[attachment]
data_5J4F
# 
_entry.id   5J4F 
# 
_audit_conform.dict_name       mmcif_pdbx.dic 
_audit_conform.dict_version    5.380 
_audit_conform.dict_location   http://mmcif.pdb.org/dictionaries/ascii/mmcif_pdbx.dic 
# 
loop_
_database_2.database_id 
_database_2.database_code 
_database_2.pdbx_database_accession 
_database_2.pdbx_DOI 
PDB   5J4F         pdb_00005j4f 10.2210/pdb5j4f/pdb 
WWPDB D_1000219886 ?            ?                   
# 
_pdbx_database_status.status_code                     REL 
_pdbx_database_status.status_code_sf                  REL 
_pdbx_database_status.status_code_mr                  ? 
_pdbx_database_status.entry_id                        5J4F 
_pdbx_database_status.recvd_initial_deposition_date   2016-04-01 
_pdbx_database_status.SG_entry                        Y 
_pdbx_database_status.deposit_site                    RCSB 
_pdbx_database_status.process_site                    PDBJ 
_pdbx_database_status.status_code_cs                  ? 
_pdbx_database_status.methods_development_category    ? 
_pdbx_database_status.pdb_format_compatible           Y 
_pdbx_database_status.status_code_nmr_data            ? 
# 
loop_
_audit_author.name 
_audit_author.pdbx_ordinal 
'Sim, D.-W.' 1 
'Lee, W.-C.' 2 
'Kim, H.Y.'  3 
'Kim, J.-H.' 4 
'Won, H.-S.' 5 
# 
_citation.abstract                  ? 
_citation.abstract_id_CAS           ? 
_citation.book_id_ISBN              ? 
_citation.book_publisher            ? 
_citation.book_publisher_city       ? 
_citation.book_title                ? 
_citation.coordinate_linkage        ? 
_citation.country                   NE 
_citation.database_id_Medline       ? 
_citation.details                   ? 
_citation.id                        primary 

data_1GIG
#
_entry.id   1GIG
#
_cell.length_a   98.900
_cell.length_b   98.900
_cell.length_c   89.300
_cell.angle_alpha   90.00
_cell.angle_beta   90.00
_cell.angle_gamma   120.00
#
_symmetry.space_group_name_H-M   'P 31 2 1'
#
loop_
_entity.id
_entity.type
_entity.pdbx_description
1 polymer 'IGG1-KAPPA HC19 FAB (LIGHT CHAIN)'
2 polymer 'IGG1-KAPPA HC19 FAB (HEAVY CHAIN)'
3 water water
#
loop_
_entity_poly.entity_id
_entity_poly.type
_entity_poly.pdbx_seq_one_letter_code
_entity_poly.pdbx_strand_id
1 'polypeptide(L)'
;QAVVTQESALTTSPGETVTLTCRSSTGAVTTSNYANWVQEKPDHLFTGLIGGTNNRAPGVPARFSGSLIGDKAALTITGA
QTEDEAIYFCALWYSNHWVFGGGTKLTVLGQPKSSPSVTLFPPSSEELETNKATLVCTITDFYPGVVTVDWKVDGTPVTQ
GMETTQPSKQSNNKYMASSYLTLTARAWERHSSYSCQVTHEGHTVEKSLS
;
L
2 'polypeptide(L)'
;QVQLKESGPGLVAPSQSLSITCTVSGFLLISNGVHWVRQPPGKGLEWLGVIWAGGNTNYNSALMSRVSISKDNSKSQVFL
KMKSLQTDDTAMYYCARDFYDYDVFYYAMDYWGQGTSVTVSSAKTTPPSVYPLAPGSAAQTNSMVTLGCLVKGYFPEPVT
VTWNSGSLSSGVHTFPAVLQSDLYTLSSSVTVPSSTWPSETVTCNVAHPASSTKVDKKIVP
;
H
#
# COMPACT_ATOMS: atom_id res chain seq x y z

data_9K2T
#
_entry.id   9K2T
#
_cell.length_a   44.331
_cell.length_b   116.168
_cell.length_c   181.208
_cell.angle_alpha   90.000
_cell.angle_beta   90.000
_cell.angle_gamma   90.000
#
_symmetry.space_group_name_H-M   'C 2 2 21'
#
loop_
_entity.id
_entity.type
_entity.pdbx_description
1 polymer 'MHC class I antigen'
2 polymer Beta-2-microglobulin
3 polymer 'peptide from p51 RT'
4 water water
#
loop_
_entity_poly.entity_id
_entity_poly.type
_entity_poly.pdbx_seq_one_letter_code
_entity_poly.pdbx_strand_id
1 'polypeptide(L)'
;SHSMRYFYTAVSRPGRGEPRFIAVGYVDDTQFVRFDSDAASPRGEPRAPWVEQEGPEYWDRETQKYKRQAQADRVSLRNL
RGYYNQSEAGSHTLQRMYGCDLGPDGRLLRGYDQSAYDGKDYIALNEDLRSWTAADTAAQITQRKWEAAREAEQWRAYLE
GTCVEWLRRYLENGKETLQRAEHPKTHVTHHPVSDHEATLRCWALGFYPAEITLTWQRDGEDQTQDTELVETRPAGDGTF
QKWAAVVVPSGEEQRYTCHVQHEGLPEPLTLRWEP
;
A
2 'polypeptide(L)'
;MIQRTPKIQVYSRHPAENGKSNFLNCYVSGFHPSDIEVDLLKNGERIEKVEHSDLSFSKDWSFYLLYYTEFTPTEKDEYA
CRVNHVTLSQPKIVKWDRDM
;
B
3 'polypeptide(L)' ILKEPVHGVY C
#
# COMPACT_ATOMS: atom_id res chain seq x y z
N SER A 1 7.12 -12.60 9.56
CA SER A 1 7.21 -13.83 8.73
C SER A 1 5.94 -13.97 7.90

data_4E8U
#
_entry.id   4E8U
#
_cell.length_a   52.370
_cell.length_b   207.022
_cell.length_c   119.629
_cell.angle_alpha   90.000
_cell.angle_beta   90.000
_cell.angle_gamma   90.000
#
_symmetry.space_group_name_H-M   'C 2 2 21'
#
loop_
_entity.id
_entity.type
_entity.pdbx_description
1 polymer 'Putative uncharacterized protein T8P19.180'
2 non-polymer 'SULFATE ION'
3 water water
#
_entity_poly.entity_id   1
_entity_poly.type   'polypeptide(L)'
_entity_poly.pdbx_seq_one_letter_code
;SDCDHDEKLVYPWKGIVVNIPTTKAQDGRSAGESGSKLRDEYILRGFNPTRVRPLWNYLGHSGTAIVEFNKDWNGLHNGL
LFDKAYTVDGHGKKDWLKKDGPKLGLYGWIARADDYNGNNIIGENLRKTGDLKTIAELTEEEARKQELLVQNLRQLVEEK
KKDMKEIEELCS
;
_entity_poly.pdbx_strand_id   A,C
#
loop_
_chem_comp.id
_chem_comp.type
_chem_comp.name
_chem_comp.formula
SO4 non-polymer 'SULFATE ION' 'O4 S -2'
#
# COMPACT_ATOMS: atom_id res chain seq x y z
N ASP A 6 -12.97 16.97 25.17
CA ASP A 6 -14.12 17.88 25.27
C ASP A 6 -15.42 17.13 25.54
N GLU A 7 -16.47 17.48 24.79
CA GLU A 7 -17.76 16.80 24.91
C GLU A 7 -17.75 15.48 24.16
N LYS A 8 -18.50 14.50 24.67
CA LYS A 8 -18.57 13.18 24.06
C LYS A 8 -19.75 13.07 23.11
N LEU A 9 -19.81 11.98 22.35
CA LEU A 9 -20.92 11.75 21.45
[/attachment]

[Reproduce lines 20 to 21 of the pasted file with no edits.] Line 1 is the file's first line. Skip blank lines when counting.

_pdbx_database_status.entry_id                        5J4F 
_pdbx_database_status.recvd_initial_deposition_date   2016-04-01 